we may notice a mode of conveyance which was long used, especially
by females of rank on occasions of ceremony, and by the sick. This
was a horse-litter, in many respects like the sedan, but borne by horses
and mules, instead of men. It was also employed in carrying the dead.
Litters continued to be used in England even after the introduction
of coaches,* and they were sometimes borne by men, at others by
horses or mules.

The oldest carriages used by the ladies in England were known
under the now forgotten name of wliirlicotes. When Eichard II.,
towards the end of the fourteenth century, was obliged to fly before
his rebellious subjects, he and all his followers were upon horseback ;
his mother only, who was an invalid, rode in a carriagetf The period
when coaches were first introduced is a matter of uncertainty.
Harrison speaks of the carriages of the nobility as " cartes," and they
were probably nothing more, though somewhat raised from the common

* J. H. Markland, Esq., " Archseologia," vol. xx.
t Beckman's " History of Inventions."



description by ornament : — " This furthermore is to be noted, that our
princes and the nobilitie have their carriage commonlie made by cartes,

wherby it commeth to
passe, that when the
Queen's Majestic doth
remoove from anie one
place to another, there
are usuallie 400 care-
wares, which amount
to the summe of 2400
horses appointed out
of the counties ad-
joining, whereby her
cariage is conveied safelie unto the appointed place." The carriage of
King John appears to have been of very simple construction. It was
without springs, the body rested upon the axletree, and the wheels
were to all appearance cut out of solid pieces of circular wood, carved
ornamentally for the sake of lightness, and bound round with a thick
wooden tire. The carriage of Elizabeth was mounted upon four wheels,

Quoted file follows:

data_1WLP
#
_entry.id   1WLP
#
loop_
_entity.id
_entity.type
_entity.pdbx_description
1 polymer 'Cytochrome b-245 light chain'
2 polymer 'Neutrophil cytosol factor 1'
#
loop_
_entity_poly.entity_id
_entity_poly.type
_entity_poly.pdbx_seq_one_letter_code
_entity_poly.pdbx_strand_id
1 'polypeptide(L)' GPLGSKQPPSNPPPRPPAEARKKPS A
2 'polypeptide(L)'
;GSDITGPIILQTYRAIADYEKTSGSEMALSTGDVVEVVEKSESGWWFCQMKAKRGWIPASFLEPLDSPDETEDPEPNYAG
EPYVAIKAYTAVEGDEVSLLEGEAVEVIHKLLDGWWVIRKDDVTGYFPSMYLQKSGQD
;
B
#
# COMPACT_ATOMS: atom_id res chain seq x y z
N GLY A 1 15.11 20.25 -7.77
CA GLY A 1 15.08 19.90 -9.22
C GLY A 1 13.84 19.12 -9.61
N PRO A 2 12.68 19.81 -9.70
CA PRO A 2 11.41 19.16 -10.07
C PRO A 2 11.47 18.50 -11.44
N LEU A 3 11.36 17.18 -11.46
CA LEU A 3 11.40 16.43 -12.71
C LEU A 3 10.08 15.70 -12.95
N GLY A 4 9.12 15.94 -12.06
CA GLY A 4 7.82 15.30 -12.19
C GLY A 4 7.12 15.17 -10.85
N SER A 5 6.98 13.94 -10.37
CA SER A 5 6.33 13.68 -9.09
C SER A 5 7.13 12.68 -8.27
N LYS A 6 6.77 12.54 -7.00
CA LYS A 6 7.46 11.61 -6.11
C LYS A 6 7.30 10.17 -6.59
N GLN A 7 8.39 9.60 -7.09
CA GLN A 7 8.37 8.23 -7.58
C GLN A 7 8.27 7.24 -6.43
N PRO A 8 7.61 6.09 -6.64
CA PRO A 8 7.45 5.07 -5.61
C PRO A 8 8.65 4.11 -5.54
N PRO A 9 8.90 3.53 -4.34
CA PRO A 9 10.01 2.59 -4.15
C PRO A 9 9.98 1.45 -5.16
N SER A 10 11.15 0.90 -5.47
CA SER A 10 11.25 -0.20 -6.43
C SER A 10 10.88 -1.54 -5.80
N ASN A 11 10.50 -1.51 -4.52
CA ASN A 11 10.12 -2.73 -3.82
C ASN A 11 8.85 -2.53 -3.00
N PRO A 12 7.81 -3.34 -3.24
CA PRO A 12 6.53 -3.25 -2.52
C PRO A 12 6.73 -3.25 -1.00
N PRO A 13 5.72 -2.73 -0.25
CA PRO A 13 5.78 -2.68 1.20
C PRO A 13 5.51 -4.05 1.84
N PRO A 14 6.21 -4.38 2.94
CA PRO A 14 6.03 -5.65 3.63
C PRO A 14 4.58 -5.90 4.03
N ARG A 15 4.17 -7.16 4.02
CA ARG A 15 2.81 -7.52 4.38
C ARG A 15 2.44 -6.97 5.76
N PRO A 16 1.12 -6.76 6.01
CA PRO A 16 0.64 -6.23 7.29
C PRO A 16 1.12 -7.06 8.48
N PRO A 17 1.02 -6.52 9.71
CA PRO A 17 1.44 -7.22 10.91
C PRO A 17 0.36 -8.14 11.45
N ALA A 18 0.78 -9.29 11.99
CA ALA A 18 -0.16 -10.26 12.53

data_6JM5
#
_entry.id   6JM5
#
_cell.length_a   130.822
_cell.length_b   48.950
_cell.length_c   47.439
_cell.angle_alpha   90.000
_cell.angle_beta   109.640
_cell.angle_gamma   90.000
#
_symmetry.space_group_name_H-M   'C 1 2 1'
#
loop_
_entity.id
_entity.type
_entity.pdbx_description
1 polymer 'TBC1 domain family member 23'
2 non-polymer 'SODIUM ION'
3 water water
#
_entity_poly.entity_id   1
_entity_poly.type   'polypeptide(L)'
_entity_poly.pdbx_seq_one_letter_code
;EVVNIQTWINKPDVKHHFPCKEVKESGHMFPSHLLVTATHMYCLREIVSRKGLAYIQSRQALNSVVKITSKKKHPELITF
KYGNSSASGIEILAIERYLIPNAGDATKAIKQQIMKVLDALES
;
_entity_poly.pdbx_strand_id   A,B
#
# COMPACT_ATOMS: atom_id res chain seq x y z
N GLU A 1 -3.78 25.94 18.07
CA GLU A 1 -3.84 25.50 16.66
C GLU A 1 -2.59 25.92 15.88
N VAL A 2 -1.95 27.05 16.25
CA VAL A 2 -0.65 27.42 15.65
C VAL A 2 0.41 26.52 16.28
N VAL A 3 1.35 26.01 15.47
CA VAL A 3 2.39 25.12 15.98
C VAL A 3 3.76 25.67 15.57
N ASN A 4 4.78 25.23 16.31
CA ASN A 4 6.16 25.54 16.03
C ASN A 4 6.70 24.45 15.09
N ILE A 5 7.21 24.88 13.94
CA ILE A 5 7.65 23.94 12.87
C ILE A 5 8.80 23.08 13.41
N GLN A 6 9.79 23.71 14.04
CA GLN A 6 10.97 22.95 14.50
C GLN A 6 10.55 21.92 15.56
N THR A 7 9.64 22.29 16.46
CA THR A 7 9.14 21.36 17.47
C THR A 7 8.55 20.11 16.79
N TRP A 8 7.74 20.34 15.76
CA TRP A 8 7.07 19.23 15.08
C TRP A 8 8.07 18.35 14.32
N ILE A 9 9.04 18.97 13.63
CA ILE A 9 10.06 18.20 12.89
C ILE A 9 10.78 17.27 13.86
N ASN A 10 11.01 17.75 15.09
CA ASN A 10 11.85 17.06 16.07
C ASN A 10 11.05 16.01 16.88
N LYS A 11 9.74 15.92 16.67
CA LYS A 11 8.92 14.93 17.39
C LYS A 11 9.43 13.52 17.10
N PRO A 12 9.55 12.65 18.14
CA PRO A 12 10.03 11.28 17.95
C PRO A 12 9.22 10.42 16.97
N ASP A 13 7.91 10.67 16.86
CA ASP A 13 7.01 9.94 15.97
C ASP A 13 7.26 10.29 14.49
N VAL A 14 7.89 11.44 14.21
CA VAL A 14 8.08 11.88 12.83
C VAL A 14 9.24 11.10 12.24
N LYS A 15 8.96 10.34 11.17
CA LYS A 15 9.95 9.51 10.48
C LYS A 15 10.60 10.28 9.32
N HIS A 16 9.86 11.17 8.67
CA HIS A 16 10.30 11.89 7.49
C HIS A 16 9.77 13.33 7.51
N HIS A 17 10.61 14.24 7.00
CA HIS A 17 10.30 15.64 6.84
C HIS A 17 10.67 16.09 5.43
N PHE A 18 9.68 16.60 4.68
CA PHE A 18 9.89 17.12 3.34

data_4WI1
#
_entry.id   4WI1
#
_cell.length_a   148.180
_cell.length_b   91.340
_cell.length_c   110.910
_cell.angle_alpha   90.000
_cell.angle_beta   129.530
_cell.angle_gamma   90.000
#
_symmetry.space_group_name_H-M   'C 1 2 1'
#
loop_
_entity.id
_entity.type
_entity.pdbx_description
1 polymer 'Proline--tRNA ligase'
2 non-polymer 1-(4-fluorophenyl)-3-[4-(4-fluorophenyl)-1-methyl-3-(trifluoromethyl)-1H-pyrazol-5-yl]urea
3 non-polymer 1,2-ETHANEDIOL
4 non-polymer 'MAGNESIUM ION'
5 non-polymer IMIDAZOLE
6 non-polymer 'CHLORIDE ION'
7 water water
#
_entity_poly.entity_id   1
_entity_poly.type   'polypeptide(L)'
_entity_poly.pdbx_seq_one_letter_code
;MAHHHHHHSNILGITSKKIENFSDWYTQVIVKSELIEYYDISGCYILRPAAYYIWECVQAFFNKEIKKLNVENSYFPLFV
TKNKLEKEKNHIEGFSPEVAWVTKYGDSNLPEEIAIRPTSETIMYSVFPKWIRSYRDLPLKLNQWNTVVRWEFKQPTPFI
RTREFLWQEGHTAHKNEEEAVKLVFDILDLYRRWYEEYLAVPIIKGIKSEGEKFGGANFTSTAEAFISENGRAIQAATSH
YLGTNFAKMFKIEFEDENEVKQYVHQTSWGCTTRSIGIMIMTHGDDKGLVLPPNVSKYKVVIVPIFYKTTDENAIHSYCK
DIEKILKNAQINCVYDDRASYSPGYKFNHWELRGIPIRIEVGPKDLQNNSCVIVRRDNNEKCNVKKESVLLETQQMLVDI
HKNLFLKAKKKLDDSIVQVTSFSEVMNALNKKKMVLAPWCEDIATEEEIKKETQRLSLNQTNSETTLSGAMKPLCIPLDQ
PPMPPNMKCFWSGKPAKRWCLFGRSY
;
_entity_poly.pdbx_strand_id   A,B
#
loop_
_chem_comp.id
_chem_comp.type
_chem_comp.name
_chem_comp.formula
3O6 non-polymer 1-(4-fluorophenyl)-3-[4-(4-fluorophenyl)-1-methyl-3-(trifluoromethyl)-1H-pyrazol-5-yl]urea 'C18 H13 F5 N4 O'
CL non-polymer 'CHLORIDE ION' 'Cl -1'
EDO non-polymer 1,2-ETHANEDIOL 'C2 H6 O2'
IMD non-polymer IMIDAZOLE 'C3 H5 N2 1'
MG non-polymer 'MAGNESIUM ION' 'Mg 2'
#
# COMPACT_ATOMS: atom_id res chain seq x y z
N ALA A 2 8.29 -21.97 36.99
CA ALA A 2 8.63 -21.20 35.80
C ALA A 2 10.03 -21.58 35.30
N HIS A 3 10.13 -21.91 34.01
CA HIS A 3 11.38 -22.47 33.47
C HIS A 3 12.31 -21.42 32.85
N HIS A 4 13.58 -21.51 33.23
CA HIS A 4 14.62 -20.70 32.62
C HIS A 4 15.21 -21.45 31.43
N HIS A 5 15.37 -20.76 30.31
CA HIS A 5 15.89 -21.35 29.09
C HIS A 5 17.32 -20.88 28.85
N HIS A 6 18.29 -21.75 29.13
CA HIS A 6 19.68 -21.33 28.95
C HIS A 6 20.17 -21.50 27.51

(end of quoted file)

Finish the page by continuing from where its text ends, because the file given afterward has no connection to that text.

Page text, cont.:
without springs or hangings, but the wheels appear to have been
made of spokes, bound together by a thick wooden rim.

Stowe records that, in 1605, long waggons for the conveyance of
passengers and goods were in use between London, Canterbury, and
other large towns. Anderson makes this also the period when coaches
began to be in common use. But it is highly probable that long

* From a curious old print, by Hofnagel, in the Palace of Nonsuch.
Date 1582.



waggons were the first pubKc veliicles communicating between distant
places, and that stage-coaches were designed as an improvement upon
them, for the conveyance of passengers and goods at a greater rate of
speed for higher charges.


These " long waggons," or " machines," as they were variously called,
were constructed to carry a large number of passengers ; and of
necessity travelled at a miserable pace. The " boots " of these vehicles


projected at the sides, and were probably taken by "outside pas-
sengers," who paid a lower fare than the occupants of the covered ul-
terior. It is not an unreasonable conjecture that a guard rode with


the passengers in each boot, and that this kind of seat was originally in-
tended for that purpose, as it gave the guard, who sat sideways, an oppor-
tunity of seeing all the points of the road. Some of these vehicles ran
only in the long days of summer, when the duration of day-light enabled
them to perform a day-journey. To accomplish the greatest possible
distance vnthin the day, the journey generally commenced at day -break
in the morning. Soon after these long waggons came into use, the
" waggon-coach " was introduced. This was a vehicle having a body
like the ordinary stage-coach, with an enormous basket-like appendage
behind. The baskets, or boots, were probably for the accommodation
of third-class passengers, who were huddled together with all kinds
of wares, the second-class occupying the top of the vehicle, and the first
the inside.

Wlien Mr. Edward Parker rode from Brownsholme to London,
in 1663, he probably travelled in a vehicle of this kind. A letter,
addressed by Mr. Parker to his father,* is singularly interesting : —

" To my honoured Fatker, Edward Parker, esquire, at Browusliolme, these : —

" Leave tliis letter with ye Post Master, at Preston, Lankashire, too bee sent
as above directed.

" Honoured Father,

" My dutie premised, &c., I got to London on Saturday last, my joiimey
was noe ways pleasant, being forced to ride in the boote all the waye, ye company
yt came up with mee were persons of greate quahty, as knights and ladyes. My
joiu'ney's expence was 30*. This traval hath soe indisposed mee, yt I am
resolved never to ride up againe in ye coatch. I am extreamely hott and feverish,
what this may tend too I know not, I have not as yet advised with any doctor.
As for newes wee have onely this, yt ye Queene is very weU recovered, but tis
thought she is not with childe. Justice Hyde (who was one of ye Judges of ye